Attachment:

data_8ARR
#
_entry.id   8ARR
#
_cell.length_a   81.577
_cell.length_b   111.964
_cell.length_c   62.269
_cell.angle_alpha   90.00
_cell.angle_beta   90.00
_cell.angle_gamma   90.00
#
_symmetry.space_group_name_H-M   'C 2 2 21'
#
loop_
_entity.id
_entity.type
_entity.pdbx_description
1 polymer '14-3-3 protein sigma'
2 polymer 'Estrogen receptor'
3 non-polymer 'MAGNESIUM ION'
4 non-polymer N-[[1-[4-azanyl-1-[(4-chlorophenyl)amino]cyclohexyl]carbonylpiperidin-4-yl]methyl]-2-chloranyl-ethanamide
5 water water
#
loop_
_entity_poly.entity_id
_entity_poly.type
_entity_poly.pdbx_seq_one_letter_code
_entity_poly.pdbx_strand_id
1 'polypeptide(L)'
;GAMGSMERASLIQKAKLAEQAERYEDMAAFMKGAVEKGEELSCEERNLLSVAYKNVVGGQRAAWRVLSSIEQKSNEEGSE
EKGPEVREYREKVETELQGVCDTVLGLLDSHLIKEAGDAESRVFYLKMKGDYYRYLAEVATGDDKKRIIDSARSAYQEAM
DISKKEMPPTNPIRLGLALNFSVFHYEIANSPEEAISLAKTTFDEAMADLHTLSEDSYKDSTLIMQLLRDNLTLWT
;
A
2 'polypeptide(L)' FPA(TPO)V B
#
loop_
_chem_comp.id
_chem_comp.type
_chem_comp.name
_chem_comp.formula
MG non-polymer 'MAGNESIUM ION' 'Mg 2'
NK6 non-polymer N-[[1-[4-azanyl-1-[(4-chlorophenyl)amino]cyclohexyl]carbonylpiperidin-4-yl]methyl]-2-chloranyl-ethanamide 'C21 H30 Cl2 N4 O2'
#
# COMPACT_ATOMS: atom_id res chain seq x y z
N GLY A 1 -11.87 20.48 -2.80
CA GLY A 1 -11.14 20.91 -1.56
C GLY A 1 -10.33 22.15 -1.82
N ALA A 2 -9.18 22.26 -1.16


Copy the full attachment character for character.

data_8ARR
#
_entry.id   8ARR
#
_cell.length_a   81.577
_cell.length_b   111.964
_cell.length_c   62.269
_cell.angle_alpha   90.00
_cell.angle_beta   90.00
_cell.angle_gamma   90.00
#
_symmetry.space_group_name_H-M   'C 2 2 21'
#
loop_
_entity.id
_entity.type
_entity.pdbx_description
1 polymer '14-3-3 protein sigma'
2 polymer 'Estrogen receptor'
3 non-polymer 'MAGNESIUM ION'
4 non-polymer N-[[1-[4-azanyl-1-[(4-chlorophenyl)amino]cyclohexyl]carbonylpiperidin-4-yl]methyl]-2-chloranyl-ethanamide
5 water water
#
loop_
_entity_poly.entity_id
_entity_poly.type
_entity_poly.pdbx_seq_one_letter_code
_entity_poly.pdbx_strand_id
1 'polypeptide(L)'
;GAMGSMERASLIQKAKLAEQAERYEDMAAFMKGAVEKGEELSCEERNLLSVAYKNVVGGQRAAWRVLSSIEQKSNEEGSE
EKGPEVREYREKVETELQGVCDTVLGLLDSHLIKEAGDAESRVFYLKMKGDYYRYLAEVATGDDKKRIIDSARSAYQEAM
DISKKEMPPTNPIRLGLALNFSVFHYEIANSPEEAISLAKTTFDEAMADLHTLSEDSYKDSTLIMQLLRDNLTLWT
;
A
2 'polypeptide(L)' FPA(TPO)V B
#
loop_
_chem_comp.id
_chem_comp.type
_chem_comp.name
_chem_comp.formula
MG non-polymer 'MAGNESIUM ION' 'Mg 2'
NK6 non-polymer N-[[1-[4-azanyl-1-[(4-chlorophenyl)amino]cyclohexyl]carbonylpiperidin-4-yl]methyl]-2-chloranyl-ethanamide 'C21 H30 Cl2 N4 O2'
#
# COMPACT_ATOMS: atom_id res chain seq x y z
N GLY A 1 -11.87 20.48 -2.80
CA GLY A 1 -11.14 20.91 -1.56
C GLY A 1 -10.33 22.15 -1.82
N ALA A 2 -9.18 22.26 -1.16